kkTrg-zlpmDYP_bho1NKLnEUrXg A Student CRNA Blog: Independent CRNA Practice vs. Team Care Model Vs. Anesthesia Supervision

Monday, October 12, 2015

Independent CRNA Practice vs. Team Care Model Vs. Anesthesia Supervision

Your graduation is coming up in a few months and you are looking for your first job. A lot of questions are popping in your mind mainly to do with salary, schedule and location of your new job. All seems to be in place yet there is something you didn't think would be as important in making you happy in your new career. Working supervised or as an independent CRNA.
Now I am not here to put down one anesthesia work model for another so lets put egos aside and really think through this. People have different priorities be it family, money, social life or schedule. However, if we were to think of our profession alone, how should new graduates read that fine print in that job offer that is offering ridiculous amount of money but something just isn't right.
Working in a supervised CRNA practice can mean a lot of things. It can start anywhere from "we have anesthesiologist here as a consult or emergency supervision purposes" or "No, you as CRNAs are not allowed to push your own induction drugs". Motive behind why certain places enforce supervision to a certain degree are usually to do with how CRNAs are presented to the hospital board members by the leading anesthesia group members. These kinds of jobs are more prevalent in bigger cities ruled by anesthesia groups. So, what should you look for before accepting a job?
Working under Anesthesiologist Supervision (and Team Care Model)
  1. Experience matters. This is not only true working with an anesthesiologist but also a senior CRNA. There are so many different ways of doing anesthesia but in dire situations, it is always good to have someone with more experience than you. So, as a new graduate CRNA (or an anesthesiologist) Knowledge sharing is a plus and it can be a good thing to work with someone. However, there is a very fine line where this can halt learning and turn you into a charting monkey. You cannot learn by not doing. Practical experience can only be gained by actually performing. Looking at someone else doing a regional block or putting in a central line won't mean anything until you get hands-on experience with it. Here is what you should pay attention to. It is a positive sign if you hear that anesthesiologist and CRNAs work together without restrictions and practical, hands-on teaching is promoted for all anesthesia providers. And you might want to rethink about places where you as CRNA don't do push induction drugs, call anesthesiologist for extubation and you cannot do peripheral or neuraxial blocks.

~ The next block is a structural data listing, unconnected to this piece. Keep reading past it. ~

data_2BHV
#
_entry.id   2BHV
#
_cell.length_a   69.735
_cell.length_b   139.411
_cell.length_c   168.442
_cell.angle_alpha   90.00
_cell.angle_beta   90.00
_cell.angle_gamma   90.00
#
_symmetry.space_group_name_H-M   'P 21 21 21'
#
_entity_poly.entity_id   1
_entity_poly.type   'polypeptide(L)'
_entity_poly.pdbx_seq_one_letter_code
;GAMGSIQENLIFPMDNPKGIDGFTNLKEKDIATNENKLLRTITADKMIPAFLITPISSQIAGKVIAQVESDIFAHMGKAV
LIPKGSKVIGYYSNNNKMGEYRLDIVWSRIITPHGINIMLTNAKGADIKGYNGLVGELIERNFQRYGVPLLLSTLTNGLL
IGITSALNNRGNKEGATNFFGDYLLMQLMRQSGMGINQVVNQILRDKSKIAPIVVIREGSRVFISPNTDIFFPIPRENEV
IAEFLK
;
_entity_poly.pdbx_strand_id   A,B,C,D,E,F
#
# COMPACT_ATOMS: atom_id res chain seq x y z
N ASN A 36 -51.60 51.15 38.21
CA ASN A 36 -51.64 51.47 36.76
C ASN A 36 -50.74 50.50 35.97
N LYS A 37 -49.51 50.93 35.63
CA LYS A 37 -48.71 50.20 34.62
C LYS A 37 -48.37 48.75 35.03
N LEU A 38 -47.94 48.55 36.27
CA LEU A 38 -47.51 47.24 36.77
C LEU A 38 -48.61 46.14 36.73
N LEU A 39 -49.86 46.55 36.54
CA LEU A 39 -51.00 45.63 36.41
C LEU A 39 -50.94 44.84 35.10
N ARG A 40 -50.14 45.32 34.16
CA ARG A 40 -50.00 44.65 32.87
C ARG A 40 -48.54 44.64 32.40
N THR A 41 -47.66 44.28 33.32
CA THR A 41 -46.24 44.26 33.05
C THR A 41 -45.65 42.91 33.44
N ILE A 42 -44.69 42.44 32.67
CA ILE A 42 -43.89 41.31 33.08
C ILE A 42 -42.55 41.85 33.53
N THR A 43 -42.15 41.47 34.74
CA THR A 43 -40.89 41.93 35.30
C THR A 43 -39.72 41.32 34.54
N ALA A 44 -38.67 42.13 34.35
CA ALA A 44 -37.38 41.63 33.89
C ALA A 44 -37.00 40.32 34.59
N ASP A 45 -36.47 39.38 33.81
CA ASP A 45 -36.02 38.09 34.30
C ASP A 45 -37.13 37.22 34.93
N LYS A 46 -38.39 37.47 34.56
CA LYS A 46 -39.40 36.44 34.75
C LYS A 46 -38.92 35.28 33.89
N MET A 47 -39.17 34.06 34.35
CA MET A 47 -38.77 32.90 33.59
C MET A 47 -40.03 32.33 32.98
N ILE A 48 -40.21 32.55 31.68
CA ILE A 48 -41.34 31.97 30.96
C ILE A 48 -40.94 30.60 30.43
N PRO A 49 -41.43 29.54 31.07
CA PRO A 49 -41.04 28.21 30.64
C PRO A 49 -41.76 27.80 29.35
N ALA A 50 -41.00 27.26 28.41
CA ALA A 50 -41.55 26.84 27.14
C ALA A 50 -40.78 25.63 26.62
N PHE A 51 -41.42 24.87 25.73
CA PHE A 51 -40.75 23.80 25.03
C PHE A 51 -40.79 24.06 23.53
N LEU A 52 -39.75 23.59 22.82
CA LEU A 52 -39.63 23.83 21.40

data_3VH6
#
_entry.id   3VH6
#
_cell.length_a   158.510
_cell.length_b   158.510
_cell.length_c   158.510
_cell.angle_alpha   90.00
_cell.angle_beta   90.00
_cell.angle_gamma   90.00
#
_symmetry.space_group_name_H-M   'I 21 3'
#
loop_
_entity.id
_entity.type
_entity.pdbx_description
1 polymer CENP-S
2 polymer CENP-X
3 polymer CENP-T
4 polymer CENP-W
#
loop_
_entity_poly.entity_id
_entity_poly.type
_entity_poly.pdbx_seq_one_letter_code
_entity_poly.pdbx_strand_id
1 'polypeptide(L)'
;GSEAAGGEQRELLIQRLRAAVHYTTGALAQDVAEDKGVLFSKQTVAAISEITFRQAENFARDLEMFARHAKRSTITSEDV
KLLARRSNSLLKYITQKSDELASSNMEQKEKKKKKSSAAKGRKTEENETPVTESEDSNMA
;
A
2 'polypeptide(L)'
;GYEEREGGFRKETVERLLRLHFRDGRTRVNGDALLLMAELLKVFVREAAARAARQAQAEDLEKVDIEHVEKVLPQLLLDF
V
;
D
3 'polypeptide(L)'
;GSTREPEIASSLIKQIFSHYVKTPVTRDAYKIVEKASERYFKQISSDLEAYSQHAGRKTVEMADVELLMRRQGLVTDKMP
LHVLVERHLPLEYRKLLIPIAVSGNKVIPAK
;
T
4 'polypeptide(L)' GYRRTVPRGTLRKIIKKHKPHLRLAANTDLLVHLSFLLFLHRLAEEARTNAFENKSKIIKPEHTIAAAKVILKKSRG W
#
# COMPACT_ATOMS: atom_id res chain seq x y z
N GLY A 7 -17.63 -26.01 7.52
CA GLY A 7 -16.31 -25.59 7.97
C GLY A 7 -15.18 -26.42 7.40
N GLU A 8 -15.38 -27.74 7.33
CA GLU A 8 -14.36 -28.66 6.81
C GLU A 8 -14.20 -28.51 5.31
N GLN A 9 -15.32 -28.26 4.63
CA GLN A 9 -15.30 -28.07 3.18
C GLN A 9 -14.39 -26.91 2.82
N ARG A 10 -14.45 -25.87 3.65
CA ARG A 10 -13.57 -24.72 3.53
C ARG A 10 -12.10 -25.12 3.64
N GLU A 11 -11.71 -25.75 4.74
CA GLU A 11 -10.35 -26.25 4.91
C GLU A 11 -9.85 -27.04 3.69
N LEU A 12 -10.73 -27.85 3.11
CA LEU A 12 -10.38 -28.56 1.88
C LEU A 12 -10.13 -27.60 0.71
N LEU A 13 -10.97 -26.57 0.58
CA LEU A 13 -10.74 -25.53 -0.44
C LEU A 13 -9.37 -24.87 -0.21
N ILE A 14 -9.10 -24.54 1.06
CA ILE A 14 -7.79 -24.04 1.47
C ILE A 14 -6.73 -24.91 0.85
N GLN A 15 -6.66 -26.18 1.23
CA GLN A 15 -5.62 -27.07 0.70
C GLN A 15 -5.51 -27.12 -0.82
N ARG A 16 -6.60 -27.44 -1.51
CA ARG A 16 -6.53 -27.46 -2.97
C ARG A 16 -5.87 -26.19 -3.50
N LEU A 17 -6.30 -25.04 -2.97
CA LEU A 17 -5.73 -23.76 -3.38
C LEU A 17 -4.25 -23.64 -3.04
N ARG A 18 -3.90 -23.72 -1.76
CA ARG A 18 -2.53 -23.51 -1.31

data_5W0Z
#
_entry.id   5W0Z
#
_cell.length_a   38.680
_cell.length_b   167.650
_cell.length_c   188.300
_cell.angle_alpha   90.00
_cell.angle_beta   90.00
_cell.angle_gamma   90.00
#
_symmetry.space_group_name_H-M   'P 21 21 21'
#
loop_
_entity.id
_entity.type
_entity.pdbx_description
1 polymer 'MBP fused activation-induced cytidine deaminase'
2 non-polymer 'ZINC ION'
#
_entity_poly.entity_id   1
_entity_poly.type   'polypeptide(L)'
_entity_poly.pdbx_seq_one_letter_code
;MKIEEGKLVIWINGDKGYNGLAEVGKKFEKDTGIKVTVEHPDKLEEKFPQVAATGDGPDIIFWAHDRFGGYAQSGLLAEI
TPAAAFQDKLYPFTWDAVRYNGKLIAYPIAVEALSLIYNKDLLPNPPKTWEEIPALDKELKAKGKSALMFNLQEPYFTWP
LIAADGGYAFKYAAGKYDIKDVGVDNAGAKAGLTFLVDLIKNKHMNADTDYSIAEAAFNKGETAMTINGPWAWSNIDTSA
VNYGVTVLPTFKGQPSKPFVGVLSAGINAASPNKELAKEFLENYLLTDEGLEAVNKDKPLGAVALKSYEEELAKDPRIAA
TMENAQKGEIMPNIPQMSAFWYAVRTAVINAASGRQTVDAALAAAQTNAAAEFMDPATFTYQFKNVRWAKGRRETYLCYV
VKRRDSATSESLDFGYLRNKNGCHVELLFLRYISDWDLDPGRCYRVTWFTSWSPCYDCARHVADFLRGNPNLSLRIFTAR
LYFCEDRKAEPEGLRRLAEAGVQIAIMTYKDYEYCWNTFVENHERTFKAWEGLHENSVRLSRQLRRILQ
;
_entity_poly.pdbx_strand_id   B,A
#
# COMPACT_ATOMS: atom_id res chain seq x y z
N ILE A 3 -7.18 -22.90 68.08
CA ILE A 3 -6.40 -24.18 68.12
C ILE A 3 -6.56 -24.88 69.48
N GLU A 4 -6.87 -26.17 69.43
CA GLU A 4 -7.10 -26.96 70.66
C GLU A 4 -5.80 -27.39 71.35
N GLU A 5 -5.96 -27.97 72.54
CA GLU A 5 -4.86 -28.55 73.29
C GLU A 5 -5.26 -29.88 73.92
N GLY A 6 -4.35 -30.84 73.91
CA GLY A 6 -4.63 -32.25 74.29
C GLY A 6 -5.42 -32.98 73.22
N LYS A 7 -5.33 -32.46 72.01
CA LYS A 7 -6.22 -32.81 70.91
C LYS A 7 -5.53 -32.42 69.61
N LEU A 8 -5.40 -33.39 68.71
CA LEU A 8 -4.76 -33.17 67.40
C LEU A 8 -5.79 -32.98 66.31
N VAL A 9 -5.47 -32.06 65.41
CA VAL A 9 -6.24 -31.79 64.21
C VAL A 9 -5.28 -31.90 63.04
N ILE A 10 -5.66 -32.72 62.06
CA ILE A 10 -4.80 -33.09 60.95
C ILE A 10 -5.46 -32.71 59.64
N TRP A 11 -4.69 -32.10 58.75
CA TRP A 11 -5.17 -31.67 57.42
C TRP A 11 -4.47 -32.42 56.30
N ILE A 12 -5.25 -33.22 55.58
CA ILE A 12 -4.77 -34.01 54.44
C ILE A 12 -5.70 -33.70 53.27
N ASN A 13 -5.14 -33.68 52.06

2. 2) Interpersonal Relationship- I have been through rotation where CRNAs are looked as second class citizens and treated with disrespect and constant abuse. It is important to know your limitations but equally important to know your value. If you are being trained to perform as an independent provider then you should protect that right and not disrespect yourself by working in such place. Ask the CRNAs or RNs about how anesthesiologists and CRNAs get along. Do you get lunch breaks when you have floats and how are people relieved at the end of the day. This is especially important as some places CRNAs will be the last ones to leave at the end of their day. Extremely important! Also, clarify on the things that you are and aren't allowed to do before starting.
CRNA-Only Practice
  1. Now unless you are the sole provider for a facility, the pluses and minuses mentioned above still apply. Some CRNA-only practices run really efficiently with a comfortable working environment. Yet you can experience mistreatment if your group is being run by a poor leader. So be cognicent of that.
  2. Are you a leader: Now we all think making it thru a CRNA school is difficult and you have to be assertive in order to make it. However, when you are really on your own its a different game. You have to be a good leader who can organize a group of people to safely provide care to patients. Surgeons can be tough to deal with but at times you will have to stand your ground and not get run over. This is especially true if you are in a private practice where every case that you cancel makes you look bad. And to make matters even worse, you work for the surgeon's patient so they can be very pushy to make you do something you don't feel like is the right thing to do. There is a fine line between keeping good relationships between your team members and being a safe anesthesia provider.
These are a few of the many pros and cons to working in team care model and CRNA-only practice. It is up to you to decide what you are comfortable with. Your schooling was supposed to make you be comfortable enough to practice independently as you are not Anesthesia Assistants (Aas). So, don't underestimate your skill level and be brave and open to learn everyday to improve yourself. Your career's future depends on you! I highly suggest against working in places where you are not valued and limited from fully practicing your scope.

P.S. Sorry about the looong delay in posts. Personal life has been challenging over the past four months and I just started the doctorate program!! Most on that later.

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Rose Maria said...

how many years of schooling to become a Nurse anesthesia?
nurse anesthetist duties

s s said...

It depends.My school was 27 months.s

Brandy Lehmann said...

being a student (especially that one who visit all the lectures) hard to earn on your own and that's why students have to look for a job with flexible schedule.
E.g. you can even make money without leaving home writing for academic writing services like this one

Anonymous said...

Thanks for this great post! - This provides good insight.
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